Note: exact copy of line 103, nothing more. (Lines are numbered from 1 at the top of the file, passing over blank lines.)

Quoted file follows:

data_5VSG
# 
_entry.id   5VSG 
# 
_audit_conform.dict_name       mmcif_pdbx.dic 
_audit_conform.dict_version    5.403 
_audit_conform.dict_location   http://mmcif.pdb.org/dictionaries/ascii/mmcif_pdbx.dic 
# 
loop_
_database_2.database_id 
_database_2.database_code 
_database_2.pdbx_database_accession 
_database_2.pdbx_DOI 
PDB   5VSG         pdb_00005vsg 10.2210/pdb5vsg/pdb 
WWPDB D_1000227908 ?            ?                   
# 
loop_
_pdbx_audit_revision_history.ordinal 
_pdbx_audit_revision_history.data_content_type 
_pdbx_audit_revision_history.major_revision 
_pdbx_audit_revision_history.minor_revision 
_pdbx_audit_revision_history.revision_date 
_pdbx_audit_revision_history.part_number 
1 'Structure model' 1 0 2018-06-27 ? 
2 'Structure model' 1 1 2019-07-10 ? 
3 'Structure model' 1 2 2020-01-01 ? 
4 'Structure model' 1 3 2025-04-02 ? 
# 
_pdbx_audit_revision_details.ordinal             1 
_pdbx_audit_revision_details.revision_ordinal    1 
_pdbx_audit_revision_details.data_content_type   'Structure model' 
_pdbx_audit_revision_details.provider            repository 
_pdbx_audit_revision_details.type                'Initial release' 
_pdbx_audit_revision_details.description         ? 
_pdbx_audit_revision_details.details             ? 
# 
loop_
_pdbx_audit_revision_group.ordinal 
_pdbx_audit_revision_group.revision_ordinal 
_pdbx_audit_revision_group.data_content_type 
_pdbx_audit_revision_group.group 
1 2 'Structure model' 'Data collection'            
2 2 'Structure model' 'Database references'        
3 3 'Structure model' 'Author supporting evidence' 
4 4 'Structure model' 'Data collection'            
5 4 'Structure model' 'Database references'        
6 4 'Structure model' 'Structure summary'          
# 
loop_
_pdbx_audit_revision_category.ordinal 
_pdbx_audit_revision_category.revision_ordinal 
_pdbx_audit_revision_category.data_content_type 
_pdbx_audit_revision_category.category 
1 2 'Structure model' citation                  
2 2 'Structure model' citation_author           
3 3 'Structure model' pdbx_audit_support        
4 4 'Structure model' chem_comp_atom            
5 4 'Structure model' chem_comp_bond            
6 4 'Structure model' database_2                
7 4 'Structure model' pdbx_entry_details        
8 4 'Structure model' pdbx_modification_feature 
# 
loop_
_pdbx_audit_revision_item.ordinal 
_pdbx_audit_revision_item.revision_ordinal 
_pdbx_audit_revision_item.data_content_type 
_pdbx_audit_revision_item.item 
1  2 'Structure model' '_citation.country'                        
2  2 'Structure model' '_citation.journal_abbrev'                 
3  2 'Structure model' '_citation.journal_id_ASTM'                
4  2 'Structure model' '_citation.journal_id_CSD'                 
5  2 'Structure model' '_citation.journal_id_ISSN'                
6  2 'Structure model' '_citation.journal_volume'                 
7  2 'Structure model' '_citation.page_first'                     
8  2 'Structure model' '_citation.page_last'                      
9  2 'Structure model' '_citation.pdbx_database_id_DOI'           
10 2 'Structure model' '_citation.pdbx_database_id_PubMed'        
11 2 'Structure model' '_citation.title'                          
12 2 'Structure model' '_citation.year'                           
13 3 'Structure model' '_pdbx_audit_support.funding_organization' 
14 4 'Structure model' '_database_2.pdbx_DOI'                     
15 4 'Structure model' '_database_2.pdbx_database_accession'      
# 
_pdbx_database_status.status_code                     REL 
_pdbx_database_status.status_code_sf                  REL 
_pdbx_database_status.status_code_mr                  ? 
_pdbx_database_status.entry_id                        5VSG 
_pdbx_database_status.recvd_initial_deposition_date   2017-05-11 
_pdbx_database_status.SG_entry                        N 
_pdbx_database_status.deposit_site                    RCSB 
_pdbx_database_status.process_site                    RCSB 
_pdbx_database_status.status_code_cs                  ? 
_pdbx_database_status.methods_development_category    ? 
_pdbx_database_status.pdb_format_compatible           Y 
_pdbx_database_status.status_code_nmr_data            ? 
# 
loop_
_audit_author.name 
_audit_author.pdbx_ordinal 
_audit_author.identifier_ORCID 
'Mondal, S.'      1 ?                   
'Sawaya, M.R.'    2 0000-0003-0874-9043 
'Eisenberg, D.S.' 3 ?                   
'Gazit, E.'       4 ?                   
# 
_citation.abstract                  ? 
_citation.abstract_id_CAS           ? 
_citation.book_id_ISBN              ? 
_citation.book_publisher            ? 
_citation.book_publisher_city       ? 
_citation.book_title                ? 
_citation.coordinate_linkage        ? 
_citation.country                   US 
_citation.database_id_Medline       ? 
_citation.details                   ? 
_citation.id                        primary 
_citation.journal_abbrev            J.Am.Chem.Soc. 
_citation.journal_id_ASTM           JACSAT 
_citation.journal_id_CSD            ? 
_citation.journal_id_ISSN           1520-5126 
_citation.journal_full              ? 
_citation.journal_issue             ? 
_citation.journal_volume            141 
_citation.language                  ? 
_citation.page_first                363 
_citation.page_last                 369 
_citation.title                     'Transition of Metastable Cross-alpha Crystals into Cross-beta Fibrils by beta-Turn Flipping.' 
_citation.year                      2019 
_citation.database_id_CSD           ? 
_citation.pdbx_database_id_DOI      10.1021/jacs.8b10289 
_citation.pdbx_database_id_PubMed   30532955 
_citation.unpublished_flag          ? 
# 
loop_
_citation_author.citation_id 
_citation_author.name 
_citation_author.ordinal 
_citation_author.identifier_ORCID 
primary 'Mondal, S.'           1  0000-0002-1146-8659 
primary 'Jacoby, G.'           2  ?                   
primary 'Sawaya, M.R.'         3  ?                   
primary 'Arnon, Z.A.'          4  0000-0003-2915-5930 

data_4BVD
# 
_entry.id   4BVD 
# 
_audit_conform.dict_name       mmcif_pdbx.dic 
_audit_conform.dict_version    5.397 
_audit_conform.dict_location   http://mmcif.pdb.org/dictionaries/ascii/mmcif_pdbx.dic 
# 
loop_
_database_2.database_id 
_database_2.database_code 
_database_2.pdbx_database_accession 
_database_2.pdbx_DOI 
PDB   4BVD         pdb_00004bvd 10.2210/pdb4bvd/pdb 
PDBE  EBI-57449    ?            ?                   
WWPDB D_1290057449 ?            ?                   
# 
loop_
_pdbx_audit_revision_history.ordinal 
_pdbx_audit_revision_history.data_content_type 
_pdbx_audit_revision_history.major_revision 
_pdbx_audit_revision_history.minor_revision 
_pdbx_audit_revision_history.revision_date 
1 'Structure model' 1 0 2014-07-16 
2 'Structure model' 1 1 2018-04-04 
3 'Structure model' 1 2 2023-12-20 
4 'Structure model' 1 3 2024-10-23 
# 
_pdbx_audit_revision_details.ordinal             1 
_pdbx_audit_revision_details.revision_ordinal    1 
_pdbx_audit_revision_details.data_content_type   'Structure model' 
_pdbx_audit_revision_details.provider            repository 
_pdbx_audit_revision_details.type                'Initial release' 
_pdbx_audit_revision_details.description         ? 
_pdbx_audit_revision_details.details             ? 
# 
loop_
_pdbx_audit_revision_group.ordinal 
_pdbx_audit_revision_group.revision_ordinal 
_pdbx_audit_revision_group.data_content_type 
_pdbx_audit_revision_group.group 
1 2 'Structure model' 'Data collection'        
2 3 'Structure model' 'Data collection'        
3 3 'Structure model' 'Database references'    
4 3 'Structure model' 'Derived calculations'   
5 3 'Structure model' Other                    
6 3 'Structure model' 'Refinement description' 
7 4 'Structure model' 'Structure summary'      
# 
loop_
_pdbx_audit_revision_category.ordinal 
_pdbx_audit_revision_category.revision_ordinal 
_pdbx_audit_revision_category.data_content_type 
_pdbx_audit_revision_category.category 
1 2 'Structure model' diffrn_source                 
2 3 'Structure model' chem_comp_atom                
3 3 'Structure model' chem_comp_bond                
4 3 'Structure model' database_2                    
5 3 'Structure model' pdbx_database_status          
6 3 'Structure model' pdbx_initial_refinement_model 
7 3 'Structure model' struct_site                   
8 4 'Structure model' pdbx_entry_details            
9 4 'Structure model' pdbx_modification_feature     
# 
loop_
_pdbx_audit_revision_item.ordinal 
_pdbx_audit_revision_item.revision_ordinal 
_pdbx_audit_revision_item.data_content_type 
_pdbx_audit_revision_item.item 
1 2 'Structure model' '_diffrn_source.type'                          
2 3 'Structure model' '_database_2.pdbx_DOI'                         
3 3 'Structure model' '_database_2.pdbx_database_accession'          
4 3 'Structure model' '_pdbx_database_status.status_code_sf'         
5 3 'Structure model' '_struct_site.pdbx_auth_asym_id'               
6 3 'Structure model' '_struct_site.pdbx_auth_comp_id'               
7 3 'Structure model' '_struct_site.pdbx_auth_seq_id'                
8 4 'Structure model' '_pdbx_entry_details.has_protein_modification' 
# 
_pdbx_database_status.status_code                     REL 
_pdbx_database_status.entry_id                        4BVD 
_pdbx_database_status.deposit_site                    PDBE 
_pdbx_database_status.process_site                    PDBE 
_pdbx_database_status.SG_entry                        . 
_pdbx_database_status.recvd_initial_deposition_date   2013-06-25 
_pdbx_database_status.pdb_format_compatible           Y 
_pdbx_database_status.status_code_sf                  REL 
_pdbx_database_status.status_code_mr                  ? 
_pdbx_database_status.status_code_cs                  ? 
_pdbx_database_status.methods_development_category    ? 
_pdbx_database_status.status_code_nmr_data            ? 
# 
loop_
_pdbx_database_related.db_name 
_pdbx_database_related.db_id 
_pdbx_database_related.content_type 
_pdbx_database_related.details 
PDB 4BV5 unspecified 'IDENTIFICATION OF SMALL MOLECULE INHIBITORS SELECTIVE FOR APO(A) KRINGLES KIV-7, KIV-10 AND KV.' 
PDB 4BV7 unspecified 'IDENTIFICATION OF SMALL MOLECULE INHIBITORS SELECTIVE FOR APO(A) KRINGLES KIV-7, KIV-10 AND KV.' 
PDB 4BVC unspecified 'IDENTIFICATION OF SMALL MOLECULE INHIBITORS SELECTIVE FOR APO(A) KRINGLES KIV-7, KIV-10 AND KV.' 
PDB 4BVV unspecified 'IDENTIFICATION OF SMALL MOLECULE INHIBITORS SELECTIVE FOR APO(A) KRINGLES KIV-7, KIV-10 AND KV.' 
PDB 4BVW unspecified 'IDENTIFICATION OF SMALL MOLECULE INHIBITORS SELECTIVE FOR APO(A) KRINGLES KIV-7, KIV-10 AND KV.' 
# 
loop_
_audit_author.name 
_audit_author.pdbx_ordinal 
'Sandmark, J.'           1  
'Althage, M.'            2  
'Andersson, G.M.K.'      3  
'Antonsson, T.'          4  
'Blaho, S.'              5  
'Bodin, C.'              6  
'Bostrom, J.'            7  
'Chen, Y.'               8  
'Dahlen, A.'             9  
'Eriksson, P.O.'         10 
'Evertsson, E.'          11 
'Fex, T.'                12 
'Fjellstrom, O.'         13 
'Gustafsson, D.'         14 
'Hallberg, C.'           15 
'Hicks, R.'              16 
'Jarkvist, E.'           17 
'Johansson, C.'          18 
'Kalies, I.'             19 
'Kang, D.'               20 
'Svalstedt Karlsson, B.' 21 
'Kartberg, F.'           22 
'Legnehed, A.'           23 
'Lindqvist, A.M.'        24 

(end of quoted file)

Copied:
'Eisenberg, D.S.' 3 ?                   